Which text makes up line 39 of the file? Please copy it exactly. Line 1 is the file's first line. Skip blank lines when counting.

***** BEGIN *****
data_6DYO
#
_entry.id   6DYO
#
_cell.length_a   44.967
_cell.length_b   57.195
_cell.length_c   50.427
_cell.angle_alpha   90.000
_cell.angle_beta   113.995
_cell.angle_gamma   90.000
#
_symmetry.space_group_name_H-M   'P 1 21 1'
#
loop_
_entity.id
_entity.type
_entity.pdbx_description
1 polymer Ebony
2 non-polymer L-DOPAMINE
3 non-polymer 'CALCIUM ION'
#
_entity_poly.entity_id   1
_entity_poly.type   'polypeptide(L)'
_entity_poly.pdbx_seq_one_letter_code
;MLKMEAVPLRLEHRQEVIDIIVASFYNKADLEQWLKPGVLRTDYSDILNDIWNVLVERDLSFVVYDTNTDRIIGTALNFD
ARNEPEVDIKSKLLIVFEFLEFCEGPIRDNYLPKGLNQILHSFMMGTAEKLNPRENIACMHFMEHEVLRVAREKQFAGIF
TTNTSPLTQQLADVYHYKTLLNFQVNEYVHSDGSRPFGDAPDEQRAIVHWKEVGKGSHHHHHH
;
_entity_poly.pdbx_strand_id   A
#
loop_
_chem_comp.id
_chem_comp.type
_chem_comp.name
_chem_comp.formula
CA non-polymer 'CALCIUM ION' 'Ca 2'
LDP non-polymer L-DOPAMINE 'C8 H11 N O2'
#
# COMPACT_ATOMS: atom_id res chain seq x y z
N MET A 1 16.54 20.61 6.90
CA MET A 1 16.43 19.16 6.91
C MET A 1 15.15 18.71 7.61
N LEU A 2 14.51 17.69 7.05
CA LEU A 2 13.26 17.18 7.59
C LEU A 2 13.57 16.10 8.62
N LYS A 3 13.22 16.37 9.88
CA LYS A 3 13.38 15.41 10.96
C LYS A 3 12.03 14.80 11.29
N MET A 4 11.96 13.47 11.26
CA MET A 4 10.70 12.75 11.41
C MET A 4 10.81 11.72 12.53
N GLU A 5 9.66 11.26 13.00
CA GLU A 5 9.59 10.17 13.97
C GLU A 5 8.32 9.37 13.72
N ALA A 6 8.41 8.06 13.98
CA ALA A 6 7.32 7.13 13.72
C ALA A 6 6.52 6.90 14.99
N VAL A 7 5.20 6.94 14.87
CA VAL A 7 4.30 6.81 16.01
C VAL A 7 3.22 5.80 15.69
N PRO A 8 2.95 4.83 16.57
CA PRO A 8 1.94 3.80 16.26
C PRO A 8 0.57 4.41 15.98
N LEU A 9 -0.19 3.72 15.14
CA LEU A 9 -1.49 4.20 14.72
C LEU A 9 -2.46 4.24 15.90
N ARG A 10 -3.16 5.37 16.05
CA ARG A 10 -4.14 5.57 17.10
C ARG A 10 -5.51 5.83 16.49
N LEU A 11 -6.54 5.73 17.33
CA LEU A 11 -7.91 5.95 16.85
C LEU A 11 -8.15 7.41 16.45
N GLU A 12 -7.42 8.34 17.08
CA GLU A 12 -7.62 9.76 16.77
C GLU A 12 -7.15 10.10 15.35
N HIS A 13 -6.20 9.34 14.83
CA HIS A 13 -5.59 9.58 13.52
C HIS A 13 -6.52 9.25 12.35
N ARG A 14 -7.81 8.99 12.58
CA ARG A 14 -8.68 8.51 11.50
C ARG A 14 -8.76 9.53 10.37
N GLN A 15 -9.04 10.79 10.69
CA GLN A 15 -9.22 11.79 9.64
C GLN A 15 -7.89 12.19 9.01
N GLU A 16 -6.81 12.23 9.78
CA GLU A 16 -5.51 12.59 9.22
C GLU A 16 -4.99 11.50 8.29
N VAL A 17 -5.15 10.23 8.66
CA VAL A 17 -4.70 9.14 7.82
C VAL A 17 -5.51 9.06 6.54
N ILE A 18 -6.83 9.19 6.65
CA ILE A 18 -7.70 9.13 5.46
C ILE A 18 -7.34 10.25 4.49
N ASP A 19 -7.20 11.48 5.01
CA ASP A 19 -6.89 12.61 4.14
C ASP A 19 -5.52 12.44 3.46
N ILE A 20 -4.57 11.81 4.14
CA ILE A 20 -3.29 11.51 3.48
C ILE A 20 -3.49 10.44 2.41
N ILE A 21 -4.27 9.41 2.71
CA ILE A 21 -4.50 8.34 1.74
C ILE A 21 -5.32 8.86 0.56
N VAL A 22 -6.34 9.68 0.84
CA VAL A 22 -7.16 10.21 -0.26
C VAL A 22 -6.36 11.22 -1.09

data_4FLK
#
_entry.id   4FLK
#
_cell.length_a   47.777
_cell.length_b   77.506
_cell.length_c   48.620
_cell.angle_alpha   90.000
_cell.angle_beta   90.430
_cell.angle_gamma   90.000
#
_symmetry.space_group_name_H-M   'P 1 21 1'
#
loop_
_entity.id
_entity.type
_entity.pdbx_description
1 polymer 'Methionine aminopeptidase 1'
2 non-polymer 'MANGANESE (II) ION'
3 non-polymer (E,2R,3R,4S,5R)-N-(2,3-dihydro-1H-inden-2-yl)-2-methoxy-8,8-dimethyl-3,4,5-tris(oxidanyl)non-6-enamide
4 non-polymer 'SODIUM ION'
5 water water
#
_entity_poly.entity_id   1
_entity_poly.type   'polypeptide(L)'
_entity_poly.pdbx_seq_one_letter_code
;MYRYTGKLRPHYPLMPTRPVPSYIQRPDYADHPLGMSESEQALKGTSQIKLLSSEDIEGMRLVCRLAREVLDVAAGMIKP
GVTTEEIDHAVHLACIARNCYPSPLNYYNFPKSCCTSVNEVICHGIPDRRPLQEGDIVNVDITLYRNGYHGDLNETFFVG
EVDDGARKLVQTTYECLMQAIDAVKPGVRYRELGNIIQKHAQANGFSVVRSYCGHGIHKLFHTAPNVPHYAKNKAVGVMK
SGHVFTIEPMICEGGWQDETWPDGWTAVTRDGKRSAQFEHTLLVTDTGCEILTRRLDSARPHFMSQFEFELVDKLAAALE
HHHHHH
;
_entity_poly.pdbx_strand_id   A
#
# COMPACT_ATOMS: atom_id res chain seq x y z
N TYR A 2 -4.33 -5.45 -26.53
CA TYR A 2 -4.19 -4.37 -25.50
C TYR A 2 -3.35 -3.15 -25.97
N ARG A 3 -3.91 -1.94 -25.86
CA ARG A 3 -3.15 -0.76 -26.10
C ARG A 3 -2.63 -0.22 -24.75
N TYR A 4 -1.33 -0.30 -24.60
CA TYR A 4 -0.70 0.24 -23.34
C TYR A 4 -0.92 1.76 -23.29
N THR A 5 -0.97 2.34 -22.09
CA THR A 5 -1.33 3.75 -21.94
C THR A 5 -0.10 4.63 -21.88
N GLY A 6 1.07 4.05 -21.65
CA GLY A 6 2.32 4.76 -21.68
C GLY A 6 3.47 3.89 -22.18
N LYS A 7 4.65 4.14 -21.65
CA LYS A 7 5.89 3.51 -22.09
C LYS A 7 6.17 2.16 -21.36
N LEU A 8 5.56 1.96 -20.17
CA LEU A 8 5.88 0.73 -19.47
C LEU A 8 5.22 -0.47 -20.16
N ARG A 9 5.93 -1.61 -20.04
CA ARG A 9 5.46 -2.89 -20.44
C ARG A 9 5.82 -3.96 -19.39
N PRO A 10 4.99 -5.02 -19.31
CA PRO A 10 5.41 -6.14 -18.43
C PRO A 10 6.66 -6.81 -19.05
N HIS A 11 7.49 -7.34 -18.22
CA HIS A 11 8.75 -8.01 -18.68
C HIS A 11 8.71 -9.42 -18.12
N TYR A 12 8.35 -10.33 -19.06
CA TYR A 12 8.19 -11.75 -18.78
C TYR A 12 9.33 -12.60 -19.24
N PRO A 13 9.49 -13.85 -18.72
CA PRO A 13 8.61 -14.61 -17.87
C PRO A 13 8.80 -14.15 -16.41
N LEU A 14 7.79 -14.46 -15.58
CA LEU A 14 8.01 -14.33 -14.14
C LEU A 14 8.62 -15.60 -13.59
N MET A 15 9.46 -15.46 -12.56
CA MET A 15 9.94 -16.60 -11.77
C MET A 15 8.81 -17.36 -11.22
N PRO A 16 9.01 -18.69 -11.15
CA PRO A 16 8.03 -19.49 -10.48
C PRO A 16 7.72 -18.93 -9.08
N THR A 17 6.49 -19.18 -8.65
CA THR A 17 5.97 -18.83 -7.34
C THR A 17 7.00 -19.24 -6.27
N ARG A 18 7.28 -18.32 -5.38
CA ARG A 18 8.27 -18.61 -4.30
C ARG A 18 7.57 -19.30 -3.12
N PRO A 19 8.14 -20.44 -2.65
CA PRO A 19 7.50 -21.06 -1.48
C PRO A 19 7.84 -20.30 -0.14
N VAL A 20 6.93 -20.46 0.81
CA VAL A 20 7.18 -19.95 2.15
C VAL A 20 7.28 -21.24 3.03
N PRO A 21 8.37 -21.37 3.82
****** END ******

# COMPACT_ATOMS: atom_id res chain seq x y z